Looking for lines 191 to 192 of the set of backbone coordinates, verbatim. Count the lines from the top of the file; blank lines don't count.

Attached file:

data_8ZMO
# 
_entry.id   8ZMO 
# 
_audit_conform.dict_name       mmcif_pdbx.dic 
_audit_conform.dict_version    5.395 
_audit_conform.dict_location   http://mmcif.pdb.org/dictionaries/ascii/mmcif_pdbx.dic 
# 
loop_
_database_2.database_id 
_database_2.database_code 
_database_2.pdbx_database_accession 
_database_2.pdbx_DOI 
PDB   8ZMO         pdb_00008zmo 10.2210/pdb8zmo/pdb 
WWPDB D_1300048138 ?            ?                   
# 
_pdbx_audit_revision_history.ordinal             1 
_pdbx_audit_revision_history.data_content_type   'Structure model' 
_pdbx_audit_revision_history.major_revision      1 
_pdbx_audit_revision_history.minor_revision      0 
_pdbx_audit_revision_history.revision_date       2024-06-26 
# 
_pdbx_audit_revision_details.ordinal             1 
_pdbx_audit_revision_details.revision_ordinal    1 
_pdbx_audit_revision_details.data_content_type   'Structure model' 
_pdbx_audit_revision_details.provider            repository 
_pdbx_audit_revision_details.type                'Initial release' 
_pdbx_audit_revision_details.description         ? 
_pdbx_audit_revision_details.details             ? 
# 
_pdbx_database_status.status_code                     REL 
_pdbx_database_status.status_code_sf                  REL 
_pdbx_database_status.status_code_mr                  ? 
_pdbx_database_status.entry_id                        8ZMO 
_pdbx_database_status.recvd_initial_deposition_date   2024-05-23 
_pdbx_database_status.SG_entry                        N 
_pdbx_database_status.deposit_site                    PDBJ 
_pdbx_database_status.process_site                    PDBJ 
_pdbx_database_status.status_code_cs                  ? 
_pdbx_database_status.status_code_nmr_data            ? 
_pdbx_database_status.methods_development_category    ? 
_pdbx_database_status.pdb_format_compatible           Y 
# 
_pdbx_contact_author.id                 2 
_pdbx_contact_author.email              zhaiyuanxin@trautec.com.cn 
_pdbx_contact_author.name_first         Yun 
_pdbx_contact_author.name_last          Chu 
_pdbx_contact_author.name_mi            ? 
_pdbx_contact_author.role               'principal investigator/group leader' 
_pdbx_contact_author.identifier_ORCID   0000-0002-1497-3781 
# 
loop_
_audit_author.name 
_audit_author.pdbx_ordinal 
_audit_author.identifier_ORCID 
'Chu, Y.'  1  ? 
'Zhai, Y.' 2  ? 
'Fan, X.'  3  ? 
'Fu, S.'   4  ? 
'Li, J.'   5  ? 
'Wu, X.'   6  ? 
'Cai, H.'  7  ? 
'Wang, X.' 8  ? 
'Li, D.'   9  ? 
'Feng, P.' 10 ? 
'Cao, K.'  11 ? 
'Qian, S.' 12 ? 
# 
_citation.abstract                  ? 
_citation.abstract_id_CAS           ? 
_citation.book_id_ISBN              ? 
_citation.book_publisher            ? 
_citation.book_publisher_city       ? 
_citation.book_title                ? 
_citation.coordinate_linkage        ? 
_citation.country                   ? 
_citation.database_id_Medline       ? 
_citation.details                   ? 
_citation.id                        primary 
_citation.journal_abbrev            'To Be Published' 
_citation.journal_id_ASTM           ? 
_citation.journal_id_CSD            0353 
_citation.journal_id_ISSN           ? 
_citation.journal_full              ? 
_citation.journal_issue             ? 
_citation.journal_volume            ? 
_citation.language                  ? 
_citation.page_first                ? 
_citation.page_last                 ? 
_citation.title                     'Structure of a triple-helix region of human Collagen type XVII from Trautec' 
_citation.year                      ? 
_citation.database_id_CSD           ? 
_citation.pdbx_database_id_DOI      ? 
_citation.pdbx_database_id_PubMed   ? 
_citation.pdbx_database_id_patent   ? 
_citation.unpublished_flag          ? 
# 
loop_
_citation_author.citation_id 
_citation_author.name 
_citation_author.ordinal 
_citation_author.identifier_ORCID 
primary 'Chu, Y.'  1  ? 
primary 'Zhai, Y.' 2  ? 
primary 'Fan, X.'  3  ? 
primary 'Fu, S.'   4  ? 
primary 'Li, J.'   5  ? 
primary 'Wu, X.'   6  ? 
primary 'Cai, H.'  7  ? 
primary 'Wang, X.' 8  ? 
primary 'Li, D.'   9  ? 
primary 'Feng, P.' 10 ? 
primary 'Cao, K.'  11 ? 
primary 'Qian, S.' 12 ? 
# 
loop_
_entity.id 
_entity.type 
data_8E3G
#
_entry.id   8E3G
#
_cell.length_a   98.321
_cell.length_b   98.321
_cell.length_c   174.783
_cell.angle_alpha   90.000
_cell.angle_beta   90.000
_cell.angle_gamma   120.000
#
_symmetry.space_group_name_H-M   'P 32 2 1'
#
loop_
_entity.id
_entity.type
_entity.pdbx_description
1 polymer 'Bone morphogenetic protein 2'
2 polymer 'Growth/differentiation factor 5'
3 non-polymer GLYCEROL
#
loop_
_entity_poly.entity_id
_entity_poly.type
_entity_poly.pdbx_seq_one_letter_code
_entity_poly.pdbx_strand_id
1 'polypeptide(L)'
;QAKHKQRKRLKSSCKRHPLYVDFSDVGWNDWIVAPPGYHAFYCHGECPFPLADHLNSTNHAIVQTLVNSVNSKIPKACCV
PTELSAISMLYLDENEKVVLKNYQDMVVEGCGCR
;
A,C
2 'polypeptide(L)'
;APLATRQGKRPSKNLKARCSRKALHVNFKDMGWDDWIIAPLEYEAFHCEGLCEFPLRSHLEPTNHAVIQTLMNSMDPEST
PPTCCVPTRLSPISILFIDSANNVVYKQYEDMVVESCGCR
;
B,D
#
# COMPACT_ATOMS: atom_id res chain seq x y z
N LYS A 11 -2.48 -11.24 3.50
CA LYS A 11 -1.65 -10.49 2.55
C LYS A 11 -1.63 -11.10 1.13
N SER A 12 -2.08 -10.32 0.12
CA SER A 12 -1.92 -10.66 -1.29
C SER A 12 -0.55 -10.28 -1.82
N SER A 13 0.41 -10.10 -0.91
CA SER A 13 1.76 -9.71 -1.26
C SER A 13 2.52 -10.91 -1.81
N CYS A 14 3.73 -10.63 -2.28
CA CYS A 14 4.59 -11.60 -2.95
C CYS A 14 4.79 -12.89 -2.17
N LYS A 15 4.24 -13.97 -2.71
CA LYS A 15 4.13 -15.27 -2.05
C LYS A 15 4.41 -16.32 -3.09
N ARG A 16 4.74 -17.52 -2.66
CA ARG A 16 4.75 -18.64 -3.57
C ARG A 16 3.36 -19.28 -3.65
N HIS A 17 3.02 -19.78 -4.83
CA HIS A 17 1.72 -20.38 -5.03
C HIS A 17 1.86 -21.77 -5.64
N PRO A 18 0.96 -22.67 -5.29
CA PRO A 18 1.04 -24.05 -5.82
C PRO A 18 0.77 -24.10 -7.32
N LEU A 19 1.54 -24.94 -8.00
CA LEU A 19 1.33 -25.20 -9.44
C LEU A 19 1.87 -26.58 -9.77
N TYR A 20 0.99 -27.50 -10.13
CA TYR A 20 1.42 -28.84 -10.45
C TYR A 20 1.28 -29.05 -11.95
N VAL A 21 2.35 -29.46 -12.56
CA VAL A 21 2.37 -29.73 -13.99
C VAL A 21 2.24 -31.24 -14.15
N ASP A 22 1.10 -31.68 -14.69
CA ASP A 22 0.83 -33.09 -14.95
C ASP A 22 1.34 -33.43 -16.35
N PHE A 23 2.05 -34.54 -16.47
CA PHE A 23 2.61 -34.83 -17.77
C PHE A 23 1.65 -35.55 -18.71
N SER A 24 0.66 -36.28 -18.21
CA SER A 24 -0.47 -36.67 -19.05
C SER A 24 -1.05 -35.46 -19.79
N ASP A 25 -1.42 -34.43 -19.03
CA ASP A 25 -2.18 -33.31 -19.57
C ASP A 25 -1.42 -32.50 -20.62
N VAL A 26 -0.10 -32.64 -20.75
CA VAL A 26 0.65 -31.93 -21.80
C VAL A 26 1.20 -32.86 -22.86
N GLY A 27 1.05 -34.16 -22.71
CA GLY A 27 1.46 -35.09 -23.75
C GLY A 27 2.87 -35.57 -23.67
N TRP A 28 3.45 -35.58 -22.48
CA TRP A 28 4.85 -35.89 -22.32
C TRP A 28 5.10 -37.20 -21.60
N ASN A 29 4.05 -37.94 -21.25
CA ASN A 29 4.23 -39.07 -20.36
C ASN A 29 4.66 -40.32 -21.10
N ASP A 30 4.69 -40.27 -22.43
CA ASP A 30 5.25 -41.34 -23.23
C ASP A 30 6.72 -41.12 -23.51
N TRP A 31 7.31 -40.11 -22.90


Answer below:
CA ASP A 22 0.83 -33.09 -14.95
C ASP A 22 1.34 -33.43 -16.35